When I was working for CARE in the early 2000s our CEO Dr. Helene Gayle presented us with a revised mission. Yes, we at CARE would still be a poverty fighting organization but Dr. Gayle introduced a new focus for how we would do this: an emphasis on empowering women and girls.
I was sold on day one. My own experience living and working in depressed neighborhoods in the US as well as East Africa aligned with the same facts that had influenced Dr. Gayle’s vision. Poverty, violence, illness, lack of opportunities, lack of rights, and legal protections disproportionately affect women and girls—often women and girls of color, too. Trying to address poverty while ignoring the additional barriers and vulnerabilities that half the world’s population experience because of their gender is futile.
While traveling in my career to 34 countries, I have witnessed some the abuse and indignities women suffer—my country of the US is no exception. Often the deeply entrenched chauvinism and patriarchy that benefits men like me is at the root of this. I’ve also witnessed, despite these odds, how it is frequently women who are the sheros of their families and communities. Research has shown that female caregivers are consistently more dependable stewards of social support funds than their male counterparts who are, sadly, more likely to drink or gamble money—earned and donated—away.
But at CARE, as we worked to promote and empower women, I frequently was worried that we were still only addressing half the problem. I wondered how we could make lasting change for women if we didn’t engage the men in their societies. Women’s and men’s self-concepts needed to evolve. If we didn’t do something about the deeply entrenched chauvinism and patriarchy that warps the thinking of boys so that they grow up into men who think they are entitled, who think they are better, than their female counterparts would the future be any different?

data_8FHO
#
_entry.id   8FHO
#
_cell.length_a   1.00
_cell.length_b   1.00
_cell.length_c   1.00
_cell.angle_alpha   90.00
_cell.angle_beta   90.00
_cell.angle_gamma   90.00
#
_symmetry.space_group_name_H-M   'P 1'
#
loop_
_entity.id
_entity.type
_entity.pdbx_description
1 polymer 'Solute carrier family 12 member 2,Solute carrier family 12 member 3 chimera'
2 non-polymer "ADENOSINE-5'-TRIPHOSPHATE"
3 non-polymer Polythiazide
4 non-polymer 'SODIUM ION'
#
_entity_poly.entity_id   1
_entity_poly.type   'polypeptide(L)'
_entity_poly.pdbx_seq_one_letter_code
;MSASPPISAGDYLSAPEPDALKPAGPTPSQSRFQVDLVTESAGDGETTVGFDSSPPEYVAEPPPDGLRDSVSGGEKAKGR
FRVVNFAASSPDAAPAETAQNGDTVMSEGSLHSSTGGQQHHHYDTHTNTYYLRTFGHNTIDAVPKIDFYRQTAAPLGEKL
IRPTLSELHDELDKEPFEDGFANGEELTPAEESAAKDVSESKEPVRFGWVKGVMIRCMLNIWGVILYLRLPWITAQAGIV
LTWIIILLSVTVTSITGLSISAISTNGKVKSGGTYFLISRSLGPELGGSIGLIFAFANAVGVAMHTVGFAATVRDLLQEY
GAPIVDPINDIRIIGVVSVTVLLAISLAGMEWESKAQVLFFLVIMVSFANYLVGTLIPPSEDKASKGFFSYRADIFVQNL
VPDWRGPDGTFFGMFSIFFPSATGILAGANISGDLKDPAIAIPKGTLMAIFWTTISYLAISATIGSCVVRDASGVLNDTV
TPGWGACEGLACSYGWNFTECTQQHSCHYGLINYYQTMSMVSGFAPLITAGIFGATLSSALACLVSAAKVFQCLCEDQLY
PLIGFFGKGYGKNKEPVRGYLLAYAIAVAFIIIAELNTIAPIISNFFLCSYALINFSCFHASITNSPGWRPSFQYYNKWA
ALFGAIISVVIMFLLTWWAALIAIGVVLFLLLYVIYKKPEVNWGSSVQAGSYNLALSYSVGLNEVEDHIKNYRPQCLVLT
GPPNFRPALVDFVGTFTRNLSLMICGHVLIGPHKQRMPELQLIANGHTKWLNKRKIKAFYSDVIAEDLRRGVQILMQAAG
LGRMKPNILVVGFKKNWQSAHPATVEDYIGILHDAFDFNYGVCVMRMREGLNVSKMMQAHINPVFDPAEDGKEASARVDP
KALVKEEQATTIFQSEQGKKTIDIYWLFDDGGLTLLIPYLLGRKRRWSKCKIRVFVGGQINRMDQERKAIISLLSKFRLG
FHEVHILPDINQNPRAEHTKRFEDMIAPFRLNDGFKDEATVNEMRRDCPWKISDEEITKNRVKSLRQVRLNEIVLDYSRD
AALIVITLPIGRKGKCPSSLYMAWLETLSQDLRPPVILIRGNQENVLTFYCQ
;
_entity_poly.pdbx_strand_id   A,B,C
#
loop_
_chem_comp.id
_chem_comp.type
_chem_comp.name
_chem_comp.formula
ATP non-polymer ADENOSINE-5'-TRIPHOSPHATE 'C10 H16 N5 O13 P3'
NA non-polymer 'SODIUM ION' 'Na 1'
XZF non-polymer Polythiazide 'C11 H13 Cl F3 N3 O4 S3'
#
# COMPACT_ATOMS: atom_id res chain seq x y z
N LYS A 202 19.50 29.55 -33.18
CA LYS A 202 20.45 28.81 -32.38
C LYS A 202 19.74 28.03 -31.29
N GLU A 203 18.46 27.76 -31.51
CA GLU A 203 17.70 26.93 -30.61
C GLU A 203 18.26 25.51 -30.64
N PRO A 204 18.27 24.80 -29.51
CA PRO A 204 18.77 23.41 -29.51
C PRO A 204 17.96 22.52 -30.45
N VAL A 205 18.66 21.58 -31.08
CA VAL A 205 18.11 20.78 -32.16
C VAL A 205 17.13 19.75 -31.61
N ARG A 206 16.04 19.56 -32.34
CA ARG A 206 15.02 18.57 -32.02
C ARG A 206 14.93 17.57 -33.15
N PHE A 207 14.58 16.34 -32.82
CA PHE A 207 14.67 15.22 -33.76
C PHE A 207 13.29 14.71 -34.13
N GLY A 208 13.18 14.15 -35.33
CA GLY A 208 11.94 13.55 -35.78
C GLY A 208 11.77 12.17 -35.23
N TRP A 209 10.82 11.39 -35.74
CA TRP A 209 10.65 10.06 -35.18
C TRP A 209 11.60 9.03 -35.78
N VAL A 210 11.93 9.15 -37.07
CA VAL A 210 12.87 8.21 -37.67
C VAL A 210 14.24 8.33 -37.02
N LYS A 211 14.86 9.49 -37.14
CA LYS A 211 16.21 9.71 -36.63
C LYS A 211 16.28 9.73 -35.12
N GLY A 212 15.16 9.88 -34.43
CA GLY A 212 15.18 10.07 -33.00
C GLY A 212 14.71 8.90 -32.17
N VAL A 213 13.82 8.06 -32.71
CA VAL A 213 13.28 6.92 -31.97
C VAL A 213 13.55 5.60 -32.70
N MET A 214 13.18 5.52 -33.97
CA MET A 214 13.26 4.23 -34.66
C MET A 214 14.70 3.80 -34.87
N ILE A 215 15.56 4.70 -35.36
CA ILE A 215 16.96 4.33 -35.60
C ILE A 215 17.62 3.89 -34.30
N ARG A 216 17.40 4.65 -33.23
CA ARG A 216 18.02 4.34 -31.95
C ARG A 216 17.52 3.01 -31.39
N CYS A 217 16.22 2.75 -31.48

Men are half the problem and (conversely) half the solution. We need different roles to offer them, different models of masculinity.
By now the term “toxic masculinity” has entered the mainstream. In recent years I’ve been somewhat encouraged by the increasing number of books, research, and documentary films examining this phenomenon. Toxic masculinity has been a valuable way to encapsulate the beliefs and practices that men feel obliged to follow, even if these behaviors only end up being pernicious to them and those around them. The Netflix documentary, The Mask You Live In is one of my favorite summaries of the challenges facing boys and young men today who are trying to chart a different course. It is also encouraging to see so many fathers, mentors, and coaches who are teaching their sons that being a man is not measured by physical strength, sexual conquest, or material wealth, but rather by our capacity to love and be loved.
Another important angle in all of this is how toxic masculinity is also in a mutually reinforcing cycle with racism and white supremacy as many commentators have pointed out.
After years of asking myself, “What does it mean to be a good man?” or “What makes a good man?” I realized my own question was all wrong and reflected my own ingrained biases. I realized that the virtues I was seeking out to apply to “good men” don’t belong to only men, women, or nongendered individuals. They belong to everyone. The question is not, what makes a good man/woman. The question should be: What makes a good person? A good human.
But we have such a long way to go. Recently, after watching a smattering of commercials during a break in an NFL game (I’ve boycotted watching actual NFL games so far this year) I was reminded just how prevalent motifs of toxic masculinity are. Aside from football itself, the commercials between brain-jarring plays included fast food ads with slovenly dopey men enslaved to their appetites for bacon cheeseburgers, breathless previews for pay-per-view boxing matches, and one car ad where a man is so busy playing computer games on a VR headset he doesn’t even notice his girlfriend moving out of their apartment until she slams the door and he takes off the headset to see all the furniture gone.